Static Application Security Testing (SAST) is a software testing technique that aims to identify security vulnerabilities in an application’s source code before it is deployed. SAST is performed at an early stage of the software development lifecycle and helps to find and fix security vulnerabilities before they can be exploited. Using static analysis tools during code reviews, and integrating them in your CI/CD pipeline is a code review best practice and helps to improve the reliability and security of applications, as well as to reduce the manual inspection time during code reviews.
When to use SAST
- During development: SAST can be used throughout the development process to identify and fix security vulnerabilities early on, reducing the risk of these issues being introduced into the production environment.
- As part of a security audit: SAST can be used as part of a security audit to check an existing application’s source code for security vulnerabilities.
- Before deployment: SAST can be used to check the source code of an application before it is deployed, to ensure that it does not contain any security vulnerabilities that could be exploited in the production environment.
How to perform SAST
- Prepare the code: The source code of the application should be made available for analysis.
- Choose a SAST tool: There are many SAST tools available, each with its own features and capabilities. Choose a tool that best fits your needs and the specific requirements of your application.
- Configure the tool: Set up the SAST tool, including configuring any custom rules or security policies that need to be enforced.
- Run the SAST analysis: Start the SAST analysis by running the tool on the source code. The tool will scan the code and identify any security vulnerabilities or code issues.
- Review the results: Review the results of the SAST analysis to identify any security vulnerabilities or code issues.
- Fix the vulnerabilities: Fix the security vulnerabilities by making the necessary changes to the source code.
- Repeat the analysis: Repeat the SAST analysis until all security vulnerabilities have been fixed.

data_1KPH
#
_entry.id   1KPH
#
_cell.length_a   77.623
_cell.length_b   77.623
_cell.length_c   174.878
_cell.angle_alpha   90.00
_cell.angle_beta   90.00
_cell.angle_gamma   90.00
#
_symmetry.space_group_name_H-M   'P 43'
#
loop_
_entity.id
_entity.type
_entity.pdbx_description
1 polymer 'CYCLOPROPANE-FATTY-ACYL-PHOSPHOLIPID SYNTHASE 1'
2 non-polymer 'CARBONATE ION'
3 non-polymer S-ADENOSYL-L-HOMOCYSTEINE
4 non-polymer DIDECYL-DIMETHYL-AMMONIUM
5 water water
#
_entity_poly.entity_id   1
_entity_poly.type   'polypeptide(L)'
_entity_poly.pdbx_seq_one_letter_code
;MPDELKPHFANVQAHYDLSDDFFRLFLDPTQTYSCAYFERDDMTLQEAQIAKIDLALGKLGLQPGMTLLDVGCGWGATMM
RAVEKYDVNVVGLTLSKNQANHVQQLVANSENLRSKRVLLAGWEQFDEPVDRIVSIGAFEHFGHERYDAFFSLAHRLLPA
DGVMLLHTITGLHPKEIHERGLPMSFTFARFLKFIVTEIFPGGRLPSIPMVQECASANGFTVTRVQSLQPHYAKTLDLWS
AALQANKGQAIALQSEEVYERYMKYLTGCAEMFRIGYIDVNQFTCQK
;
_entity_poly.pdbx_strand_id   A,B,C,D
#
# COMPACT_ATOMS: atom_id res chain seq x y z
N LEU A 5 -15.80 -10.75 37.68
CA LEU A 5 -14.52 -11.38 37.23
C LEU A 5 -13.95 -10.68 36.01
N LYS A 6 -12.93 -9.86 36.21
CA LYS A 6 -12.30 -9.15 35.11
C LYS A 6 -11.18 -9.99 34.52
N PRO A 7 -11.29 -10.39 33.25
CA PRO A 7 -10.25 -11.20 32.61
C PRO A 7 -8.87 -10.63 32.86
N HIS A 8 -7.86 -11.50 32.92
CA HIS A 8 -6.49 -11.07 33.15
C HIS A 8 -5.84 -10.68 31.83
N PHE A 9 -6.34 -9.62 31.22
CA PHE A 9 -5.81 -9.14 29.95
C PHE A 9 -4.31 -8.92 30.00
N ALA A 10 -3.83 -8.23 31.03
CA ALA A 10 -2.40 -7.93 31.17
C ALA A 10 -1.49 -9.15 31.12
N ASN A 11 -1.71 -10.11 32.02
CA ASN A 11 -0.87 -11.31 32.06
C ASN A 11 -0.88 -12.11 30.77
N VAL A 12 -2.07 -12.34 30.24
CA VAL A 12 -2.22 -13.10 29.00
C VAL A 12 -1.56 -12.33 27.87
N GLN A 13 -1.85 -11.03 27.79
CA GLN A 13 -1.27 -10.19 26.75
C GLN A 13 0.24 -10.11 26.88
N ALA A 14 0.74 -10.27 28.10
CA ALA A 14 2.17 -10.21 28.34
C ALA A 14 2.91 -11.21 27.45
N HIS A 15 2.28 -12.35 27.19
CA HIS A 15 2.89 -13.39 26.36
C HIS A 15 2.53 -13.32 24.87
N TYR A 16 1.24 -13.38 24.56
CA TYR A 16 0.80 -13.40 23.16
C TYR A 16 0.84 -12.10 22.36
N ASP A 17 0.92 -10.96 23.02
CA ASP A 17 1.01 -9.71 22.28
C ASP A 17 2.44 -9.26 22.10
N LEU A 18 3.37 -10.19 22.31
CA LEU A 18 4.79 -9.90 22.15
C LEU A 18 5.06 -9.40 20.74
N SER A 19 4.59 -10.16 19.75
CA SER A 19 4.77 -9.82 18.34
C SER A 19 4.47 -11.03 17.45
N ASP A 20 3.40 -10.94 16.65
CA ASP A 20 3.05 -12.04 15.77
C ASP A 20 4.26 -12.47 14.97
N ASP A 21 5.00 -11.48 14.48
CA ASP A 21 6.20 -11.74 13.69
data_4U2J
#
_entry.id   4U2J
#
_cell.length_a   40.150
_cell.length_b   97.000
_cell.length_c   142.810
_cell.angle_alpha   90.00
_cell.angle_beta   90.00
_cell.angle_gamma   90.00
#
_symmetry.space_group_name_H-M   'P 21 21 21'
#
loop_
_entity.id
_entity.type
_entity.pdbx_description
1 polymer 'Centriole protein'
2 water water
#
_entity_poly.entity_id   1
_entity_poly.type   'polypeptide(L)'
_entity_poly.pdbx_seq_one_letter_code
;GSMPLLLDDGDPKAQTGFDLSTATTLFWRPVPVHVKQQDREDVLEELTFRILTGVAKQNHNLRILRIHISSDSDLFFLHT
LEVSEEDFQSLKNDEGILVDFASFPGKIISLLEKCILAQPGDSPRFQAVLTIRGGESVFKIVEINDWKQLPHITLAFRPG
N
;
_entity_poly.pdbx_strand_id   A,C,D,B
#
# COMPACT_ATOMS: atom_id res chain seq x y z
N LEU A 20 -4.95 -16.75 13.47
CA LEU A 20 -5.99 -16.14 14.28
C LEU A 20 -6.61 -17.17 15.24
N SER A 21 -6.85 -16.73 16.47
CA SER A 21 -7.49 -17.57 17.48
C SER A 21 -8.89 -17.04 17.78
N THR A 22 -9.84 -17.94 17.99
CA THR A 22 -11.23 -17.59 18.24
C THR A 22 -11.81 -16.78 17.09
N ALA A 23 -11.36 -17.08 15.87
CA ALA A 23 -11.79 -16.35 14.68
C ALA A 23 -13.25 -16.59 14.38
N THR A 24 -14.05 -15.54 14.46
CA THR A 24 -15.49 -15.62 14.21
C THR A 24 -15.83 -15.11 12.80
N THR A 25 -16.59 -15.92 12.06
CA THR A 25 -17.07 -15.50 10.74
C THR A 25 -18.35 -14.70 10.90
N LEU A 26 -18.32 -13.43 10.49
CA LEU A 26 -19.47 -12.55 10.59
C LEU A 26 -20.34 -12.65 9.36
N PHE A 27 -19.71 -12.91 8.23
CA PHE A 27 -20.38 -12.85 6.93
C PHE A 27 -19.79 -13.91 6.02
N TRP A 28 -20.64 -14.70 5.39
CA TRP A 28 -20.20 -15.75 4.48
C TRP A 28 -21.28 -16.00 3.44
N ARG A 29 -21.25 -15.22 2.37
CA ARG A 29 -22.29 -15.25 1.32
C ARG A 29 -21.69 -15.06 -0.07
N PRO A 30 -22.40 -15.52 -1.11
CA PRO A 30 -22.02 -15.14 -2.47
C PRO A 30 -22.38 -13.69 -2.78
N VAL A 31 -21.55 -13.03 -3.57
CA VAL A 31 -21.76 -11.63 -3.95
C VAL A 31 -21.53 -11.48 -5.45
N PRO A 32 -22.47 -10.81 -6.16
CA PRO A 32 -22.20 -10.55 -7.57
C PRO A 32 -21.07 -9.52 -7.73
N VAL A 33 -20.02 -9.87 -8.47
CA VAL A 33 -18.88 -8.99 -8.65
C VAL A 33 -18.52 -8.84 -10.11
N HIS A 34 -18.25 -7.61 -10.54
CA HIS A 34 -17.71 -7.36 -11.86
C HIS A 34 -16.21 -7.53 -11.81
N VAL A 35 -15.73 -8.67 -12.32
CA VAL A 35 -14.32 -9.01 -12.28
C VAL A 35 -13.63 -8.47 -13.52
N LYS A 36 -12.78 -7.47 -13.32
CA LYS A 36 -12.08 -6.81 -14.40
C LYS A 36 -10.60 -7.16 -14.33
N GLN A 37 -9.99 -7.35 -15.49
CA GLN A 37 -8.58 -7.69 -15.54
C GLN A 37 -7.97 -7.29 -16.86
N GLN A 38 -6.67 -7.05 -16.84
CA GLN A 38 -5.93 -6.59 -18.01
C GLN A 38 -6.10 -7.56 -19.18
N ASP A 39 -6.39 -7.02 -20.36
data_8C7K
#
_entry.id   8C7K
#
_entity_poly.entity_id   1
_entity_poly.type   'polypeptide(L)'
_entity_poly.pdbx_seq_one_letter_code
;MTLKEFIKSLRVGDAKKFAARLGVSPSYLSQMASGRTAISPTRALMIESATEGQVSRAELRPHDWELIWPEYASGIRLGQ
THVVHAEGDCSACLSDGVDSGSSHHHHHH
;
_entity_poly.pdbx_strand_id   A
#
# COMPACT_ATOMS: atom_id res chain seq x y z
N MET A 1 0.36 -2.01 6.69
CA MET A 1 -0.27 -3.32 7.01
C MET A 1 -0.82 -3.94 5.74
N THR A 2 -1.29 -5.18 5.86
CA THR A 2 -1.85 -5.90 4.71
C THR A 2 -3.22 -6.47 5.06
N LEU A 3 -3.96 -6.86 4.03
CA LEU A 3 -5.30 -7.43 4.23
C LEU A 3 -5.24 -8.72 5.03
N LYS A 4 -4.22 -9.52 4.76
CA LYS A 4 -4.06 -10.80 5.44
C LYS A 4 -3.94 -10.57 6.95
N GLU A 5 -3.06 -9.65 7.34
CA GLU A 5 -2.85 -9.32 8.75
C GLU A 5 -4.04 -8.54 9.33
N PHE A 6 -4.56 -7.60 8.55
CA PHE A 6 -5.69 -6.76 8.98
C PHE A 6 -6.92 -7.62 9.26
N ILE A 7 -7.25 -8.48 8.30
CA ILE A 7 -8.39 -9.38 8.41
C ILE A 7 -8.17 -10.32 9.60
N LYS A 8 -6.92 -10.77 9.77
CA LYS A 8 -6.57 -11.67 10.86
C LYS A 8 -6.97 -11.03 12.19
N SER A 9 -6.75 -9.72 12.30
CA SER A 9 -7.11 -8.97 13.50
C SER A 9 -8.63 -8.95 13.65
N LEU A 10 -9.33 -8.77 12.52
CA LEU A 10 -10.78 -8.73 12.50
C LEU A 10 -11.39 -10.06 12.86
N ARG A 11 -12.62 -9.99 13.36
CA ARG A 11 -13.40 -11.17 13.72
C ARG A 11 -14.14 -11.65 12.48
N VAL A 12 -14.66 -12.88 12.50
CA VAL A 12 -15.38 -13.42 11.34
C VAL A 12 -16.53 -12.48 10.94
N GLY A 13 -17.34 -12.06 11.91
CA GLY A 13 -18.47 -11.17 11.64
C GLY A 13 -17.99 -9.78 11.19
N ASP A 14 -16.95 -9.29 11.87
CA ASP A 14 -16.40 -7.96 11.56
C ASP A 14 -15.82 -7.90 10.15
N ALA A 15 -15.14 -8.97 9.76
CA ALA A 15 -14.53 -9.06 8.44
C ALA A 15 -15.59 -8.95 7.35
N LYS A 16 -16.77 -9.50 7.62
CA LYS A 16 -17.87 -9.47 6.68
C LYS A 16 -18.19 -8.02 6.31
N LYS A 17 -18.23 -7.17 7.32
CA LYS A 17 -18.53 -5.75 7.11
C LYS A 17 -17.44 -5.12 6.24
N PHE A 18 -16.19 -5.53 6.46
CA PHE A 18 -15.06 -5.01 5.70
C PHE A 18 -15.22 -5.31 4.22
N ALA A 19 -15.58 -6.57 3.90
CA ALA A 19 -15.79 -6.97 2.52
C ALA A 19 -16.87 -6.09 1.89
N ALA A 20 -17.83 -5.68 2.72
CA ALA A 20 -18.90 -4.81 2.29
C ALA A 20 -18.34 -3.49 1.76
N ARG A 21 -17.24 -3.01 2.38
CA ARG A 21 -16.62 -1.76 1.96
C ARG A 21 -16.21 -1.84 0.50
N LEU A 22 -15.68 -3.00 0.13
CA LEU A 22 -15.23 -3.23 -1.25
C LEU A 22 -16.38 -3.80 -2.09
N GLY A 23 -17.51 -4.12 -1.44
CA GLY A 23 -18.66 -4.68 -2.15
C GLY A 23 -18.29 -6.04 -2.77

SAST during code review
To automate the process of identifying and fixing security vulnerabilities in the source code, SAST can be integrated into the code review process.
SAST tools can be integrated into the code review process, allowing for automated scanning of code changes before they are committed to the repository. Automating the security analysis reduces the time and effort required for manual code review. In addition, static analysis tools are often much more reliable to find certain security issues. Another benefit of integrating SAST into the code review process is that security assessments can be performed continuously, ensuring that security vulnerabilities are detected and fixed as soon as they are introduced. It also helps to improve collaboration between developers, security teams, and stakeholders by providing a clear and comprehensive report of security vulnerabilities and code issues.
Shifting security left
Shifting security left refers to the practice of integrating security considerations into the early stages of the software development lifecycle, rather than waiting until later stages when it may be more difficult and expensive to address security issues. Integrating Static Application Security Testing (SAST) during code reviews performed by developers is a key aspect of shifting security left, as it allows security vulnerabilities to be identified and fixed as soon as they are introduced into the codebase.
Checkmarx: Checkmarx is a comprehensive SAST tool that provides advanced code analysis capabilities, including support for multiple programming languages, deep code scanning, and a user-friendly interface.
SonarQube: SonarQube is a popular open-source SAST tool that provides automatic code analysis and reporting, including support for multiple programming languages, integration with multiple tools and platforms, and an extensive library of custom rules and plugins.
Veracode: Veracode is a cloud-based SAST tool that provides a complete suite of security solutions, including support for multiple programming languages, automatic scanning and reporting, and integration with popular development tools.
Fortify: Fortify is a SAST tool that provides advanced code analysis capabilities, including support for multiple programming languages, deep code scanning, and integration with popular development tools.
Synopsys: Synopsys is a SAST tool that provides deep code analysis and reporting, including support for multiple programming languages, integration with popular development tools, and a user-friendly interface.
Coverity: Coverity is a SAST tool that provides deep code analysis and reporting, including support for multiple programming languages, integration with popular development tools, and a user-friendly interface.
Static analysis tools and security scanner
- Codiga: Customizable static code analysis that works in your IDE, CI/CD pipelines and more
- CodeQL: Semantic code analysis engine to detect security vulnerabilities
- PMD: An extensible cross-language static code analyzer
- Semgrep: Security scans during continuous integration
In conclusion, SAST is an important technique for improving the security of applications. By identifying security vulnerabilities in the source code before deployment, SAST helps to reduce the risk of these issues being exploited in the production environment. SAST is performed by using a SAST tool to scan the source code and identify security vulnerabilities, which are then fixed by the development team.
Learn also about dynamic application security testing, equip yourself with an awesome secure code review checklist, and read about the 10 best code review tools.